blood-red wine and skeleton jazz

i.

the day you left,

your cobweb dress clung to you in ways

that i would dream about for years,

in hot, fevered nights

when the moon thought it might burst

in the sky,

and even the wind wailed your name.

 

ii.

i remember how you called make-up war paint,

and you drew it across your face like a message

i could never decipher;

i remember how i got goosebumps when i heard

your heels clicking across the floor at 3am

when you finally got home and slipped into bed;

i remember longing for you with every fiber of my being,

feeling separate from you even when our clothes lay on the floor

and your fingernails dug into my shoulders

and your toes curled into the sheets.

 

you were always just out of reach.

 

iii.

i tried to break my fist against the wall

the day you left,

but i couldn’t punch hard enough

so i lay in bed nursing my bruised knuckles

and imagined you going to parties in hell,

drinking blood-red wine,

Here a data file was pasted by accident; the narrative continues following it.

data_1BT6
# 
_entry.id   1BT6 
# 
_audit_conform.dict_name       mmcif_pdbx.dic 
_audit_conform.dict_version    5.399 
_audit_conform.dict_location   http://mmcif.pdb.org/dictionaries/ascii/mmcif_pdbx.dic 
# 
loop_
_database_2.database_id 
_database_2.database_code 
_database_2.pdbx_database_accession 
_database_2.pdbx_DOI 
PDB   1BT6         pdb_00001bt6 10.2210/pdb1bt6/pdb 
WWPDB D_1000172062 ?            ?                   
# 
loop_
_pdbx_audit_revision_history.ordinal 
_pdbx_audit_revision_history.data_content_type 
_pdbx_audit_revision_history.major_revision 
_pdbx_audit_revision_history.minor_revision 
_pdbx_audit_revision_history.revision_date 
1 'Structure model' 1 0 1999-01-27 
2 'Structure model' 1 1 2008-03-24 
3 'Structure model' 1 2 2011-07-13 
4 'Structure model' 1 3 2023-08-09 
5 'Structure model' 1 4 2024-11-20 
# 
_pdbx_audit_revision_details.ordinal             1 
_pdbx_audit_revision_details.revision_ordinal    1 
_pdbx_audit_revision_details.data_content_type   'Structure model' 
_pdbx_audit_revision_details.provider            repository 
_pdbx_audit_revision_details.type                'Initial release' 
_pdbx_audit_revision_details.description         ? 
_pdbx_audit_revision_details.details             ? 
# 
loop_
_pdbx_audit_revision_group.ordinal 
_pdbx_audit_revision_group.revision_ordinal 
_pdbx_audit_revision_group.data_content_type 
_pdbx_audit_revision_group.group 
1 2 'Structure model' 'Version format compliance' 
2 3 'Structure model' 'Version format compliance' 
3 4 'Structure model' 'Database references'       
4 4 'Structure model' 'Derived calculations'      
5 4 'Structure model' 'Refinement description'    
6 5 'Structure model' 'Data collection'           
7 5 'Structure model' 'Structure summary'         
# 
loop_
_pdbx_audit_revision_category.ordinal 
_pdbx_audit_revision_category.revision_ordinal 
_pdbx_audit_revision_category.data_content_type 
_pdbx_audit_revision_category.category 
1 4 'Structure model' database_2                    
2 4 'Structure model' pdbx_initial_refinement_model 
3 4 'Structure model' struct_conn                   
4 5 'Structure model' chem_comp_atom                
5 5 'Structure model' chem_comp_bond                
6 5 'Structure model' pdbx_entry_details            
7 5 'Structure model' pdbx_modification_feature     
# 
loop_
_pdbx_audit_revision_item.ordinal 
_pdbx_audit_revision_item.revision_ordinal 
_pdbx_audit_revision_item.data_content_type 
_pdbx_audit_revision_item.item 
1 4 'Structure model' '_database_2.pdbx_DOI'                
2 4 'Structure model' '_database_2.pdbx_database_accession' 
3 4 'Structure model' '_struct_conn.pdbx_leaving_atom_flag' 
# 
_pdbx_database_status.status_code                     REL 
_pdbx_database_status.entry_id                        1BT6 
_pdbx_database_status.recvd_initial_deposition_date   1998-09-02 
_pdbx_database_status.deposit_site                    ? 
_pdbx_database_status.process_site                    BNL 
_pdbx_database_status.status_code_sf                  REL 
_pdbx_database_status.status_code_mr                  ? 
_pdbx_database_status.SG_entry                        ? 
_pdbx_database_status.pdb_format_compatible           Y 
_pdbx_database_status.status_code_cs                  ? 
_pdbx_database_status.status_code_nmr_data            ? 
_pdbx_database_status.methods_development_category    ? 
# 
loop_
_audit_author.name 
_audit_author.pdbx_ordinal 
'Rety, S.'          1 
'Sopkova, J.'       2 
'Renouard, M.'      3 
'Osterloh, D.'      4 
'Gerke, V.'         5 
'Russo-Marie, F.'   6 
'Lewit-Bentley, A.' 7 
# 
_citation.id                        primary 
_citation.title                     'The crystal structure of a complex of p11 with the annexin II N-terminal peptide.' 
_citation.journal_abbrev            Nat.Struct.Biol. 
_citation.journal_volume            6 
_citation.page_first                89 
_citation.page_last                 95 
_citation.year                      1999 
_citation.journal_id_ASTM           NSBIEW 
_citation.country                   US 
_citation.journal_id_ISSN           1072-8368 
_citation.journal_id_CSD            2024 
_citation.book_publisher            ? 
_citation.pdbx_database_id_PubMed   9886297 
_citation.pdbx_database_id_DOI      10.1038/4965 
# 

your skin glowing in the light of the flames,

decomposed corpses playing you jazz,

party-goers flocking around you like

the devil queen you were.

 

iv.

i imagined you everywhere.

you were a ghost

and i was haunted.

 

v.

i saw you once, years later,

and i had to blink to make sure you were real.

you were so normal

so banal

so human.

you weren’t an angel come to save me,

nor an otherworldly creature with moonlight in your veins,

nor an all-powerful being with burning skin

and cruel, bloody lips

and perfume that smelled like bottled sulfur;

you were just a girl,

riding a crowded subway at rush hour

 

and you smiled at me with recognition in your eyes,

but you didn’t say hello.

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